Temporal Front: Bush's reform bill violates rights

Recently, President George W. Bush has done something very harmful to the American way of life.

On Wednesday, he signed a campaign finance reform bill banning soft money in politics and limiting the ability of citizens to run political material on television 60 days before an election.

I am not like many of the Democrats who supported Bill Clinton. I will not stand up and cheer for Bush, even when he does something wrong and violates his oath of office. I am a conservative above all else, and his actions go directly against what is right.

For those who don't know, soft money is money donated to a party instead of a candidate. It has long been unregulated and is donated by corporations and wealthy individuals. Donations are diverted through this "back channel" because personal donations are limited to $1000.

Congress created this soft money by limiting personal donations or "hard money" in the first place.

These limitations on donations and when an organization can run an advertisement violates the First Amendment. The Supreme Court voted nearly 30 years ago in Buckley v. Valeo that money equals speech, and to restrict expenditures restricts speech. By taking away a major source of money for non-incumbents, this bill threatens freedom of speech and protects incumbent candidates.

The president takes an oath to uphold the Constitution. By signing this bill, he has failed at that task. Bush has a responsibility to protect Americans from men like John McCain and Russ Feingold, who have fought for campaign finance reform but have won at the cost of everyday Americans.

Bush had a hard choice to make. With the unfounded accusations by the media and Democrats hanging over his head concerning Enron, he had even fewer options. If he would have rejected campaign finance reform, he would have been called soft on big business.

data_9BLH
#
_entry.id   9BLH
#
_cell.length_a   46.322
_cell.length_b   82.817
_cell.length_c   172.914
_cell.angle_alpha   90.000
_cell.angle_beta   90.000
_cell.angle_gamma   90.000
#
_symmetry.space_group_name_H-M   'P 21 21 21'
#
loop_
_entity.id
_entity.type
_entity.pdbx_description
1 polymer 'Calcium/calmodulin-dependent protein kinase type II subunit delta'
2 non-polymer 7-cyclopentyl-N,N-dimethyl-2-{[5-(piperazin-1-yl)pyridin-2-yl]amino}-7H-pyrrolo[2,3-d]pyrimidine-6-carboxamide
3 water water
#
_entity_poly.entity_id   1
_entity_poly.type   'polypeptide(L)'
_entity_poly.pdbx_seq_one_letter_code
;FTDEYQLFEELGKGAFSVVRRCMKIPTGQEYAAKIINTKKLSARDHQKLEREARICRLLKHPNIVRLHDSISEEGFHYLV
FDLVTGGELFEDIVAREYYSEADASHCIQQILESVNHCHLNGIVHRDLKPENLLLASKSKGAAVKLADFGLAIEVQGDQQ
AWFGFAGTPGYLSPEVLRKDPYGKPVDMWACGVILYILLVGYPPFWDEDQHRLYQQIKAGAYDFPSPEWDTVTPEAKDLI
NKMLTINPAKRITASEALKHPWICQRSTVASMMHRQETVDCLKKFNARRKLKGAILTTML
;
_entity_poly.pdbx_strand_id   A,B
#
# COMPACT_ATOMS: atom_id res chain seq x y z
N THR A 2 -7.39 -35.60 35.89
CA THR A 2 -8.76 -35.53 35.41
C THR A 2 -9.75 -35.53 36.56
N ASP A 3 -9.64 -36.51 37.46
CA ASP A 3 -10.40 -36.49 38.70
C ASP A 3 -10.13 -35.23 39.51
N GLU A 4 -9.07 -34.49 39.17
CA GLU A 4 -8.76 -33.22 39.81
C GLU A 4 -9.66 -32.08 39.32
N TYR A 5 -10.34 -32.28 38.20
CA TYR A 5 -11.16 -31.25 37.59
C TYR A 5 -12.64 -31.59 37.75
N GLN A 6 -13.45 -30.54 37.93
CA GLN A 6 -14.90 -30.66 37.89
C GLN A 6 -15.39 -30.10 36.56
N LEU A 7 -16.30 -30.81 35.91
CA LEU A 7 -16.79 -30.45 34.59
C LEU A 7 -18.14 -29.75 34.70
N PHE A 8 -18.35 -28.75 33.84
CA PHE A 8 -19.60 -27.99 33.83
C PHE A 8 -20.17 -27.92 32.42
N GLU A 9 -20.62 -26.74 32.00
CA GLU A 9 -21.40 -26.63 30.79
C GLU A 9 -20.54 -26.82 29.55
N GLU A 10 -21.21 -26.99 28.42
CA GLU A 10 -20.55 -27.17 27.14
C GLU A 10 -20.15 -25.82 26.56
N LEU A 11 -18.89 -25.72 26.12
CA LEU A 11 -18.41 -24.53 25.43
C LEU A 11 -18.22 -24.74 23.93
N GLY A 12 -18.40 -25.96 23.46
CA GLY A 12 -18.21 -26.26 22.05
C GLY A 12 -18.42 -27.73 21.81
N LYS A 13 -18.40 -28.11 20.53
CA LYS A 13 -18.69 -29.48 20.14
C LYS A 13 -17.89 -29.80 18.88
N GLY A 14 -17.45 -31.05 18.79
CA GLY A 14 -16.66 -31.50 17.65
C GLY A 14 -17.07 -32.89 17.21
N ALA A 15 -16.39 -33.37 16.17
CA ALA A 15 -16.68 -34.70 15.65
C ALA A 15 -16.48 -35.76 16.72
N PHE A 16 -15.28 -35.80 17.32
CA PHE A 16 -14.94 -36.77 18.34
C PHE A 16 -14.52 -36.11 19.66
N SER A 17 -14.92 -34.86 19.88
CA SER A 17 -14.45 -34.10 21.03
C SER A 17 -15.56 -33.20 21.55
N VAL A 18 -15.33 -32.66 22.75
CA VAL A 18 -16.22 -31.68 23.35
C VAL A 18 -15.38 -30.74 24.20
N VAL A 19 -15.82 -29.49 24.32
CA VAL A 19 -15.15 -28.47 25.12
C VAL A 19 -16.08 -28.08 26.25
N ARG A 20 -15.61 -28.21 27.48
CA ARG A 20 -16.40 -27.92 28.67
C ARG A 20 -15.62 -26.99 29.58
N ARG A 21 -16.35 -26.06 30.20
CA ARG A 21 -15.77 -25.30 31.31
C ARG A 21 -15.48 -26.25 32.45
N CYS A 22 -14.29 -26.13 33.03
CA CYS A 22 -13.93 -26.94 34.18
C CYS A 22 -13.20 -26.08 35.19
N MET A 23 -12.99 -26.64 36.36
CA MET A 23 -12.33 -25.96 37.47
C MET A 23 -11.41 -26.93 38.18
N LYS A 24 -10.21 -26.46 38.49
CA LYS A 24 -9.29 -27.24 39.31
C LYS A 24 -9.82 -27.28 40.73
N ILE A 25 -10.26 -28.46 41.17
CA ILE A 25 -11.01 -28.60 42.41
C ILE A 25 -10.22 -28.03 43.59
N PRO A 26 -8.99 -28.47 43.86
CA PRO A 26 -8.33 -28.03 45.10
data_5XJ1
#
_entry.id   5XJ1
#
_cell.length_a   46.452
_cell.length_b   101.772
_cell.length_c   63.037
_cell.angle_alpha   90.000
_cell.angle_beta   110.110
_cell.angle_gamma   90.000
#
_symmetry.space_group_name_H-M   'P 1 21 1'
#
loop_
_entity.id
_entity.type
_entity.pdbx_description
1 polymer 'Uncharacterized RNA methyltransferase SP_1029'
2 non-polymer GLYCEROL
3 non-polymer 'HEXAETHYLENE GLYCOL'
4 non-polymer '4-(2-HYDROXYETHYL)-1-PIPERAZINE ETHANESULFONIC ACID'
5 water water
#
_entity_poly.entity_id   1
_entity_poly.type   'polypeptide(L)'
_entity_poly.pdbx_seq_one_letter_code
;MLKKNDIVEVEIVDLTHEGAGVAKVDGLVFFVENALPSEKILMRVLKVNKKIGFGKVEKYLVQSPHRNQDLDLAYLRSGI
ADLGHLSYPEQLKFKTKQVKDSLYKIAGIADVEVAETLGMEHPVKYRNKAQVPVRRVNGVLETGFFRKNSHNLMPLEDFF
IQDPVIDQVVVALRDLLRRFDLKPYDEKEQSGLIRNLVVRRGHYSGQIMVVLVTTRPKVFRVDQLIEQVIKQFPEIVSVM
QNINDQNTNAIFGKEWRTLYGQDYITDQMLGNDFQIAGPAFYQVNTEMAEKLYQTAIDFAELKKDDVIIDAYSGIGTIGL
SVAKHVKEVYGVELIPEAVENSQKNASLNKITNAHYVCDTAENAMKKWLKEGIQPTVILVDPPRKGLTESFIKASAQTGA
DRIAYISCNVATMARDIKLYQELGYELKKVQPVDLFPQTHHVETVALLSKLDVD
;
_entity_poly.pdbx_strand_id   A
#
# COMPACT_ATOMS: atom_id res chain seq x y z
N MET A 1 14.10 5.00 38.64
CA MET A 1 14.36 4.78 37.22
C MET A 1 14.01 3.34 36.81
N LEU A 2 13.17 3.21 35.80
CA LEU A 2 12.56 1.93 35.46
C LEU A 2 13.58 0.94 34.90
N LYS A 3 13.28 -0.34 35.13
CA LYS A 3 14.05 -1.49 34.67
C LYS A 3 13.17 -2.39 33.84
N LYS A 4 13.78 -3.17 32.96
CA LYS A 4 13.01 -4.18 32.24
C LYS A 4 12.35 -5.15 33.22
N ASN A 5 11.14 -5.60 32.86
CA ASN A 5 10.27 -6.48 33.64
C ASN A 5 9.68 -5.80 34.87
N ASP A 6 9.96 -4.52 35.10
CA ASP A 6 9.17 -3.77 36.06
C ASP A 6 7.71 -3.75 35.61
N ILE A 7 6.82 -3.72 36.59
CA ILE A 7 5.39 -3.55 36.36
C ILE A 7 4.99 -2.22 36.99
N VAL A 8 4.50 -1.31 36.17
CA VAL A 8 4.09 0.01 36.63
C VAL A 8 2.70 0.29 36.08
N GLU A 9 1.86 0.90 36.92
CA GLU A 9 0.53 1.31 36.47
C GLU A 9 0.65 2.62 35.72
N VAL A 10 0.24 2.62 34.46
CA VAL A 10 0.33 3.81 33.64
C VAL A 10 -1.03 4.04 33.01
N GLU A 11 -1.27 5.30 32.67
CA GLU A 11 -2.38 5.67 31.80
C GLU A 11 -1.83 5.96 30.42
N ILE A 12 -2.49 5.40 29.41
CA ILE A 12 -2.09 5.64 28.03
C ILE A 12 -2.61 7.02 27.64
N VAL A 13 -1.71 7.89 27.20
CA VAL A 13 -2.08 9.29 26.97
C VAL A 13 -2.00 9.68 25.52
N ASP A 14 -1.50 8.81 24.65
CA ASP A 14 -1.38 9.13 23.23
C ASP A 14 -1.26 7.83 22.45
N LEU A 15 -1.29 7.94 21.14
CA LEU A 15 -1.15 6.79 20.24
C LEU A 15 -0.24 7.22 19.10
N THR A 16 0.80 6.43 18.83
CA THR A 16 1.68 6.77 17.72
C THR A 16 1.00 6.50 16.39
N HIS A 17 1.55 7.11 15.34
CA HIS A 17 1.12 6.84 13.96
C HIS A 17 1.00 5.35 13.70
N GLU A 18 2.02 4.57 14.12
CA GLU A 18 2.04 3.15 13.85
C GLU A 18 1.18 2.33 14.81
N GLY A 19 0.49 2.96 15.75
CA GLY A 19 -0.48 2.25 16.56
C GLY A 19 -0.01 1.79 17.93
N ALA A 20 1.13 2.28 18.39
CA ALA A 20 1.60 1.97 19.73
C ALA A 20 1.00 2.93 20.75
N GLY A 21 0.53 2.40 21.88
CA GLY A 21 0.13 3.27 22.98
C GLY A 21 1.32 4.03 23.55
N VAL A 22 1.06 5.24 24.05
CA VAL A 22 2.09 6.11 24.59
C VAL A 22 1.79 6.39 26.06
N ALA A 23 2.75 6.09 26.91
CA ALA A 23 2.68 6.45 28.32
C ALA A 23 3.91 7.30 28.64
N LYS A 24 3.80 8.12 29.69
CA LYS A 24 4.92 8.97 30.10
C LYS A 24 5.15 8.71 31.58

Democrats everywhere would have accused him of protecting himself and Ken Lay. So, the tired rants of liberals trying to discredit him pushed him to violate the Constitution.

Was it right? Of course not. He had a duty to protect the Constitution and should have used the bully pulpit of the presidency to explain to the American people the damage this bill would do to their rights.

He could have used his 80 percent approval rating to put the eccentric old men of this country to bed along with their foolish accusations. He could have stopped this bill, but he didn't. Those foolish liberal naysayers are partly responsible.

Now the campaign finance reform bill goes to the Supreme Court, which now holds the First Amendment delicately in its hands. It has never looked as fragile as it does now. Liberals and conservatives alike waged war on it for political gain. They too violated their oaths to protect the Constitution.

They're called "Kool-Aid Drinkers" - pundits who stood by Clinton as he did wrong and unbecoming things. It draws meaning from those who take their lives following a cult leader. I am no such person. Bush crossed the line. No matter what my political affiliation, I can see that.

Truman said, "The buck stops here," but Bush has handed it off to the Supreme Court. Whether the president is conservative or liberal, what happened Wednesday was wrong.

One of our fundamental freedoms now rests in the hands of the only branch of government not elected by the people. How unimaginably scary is that?

Write to Russell at rlgreim@bsu.edu


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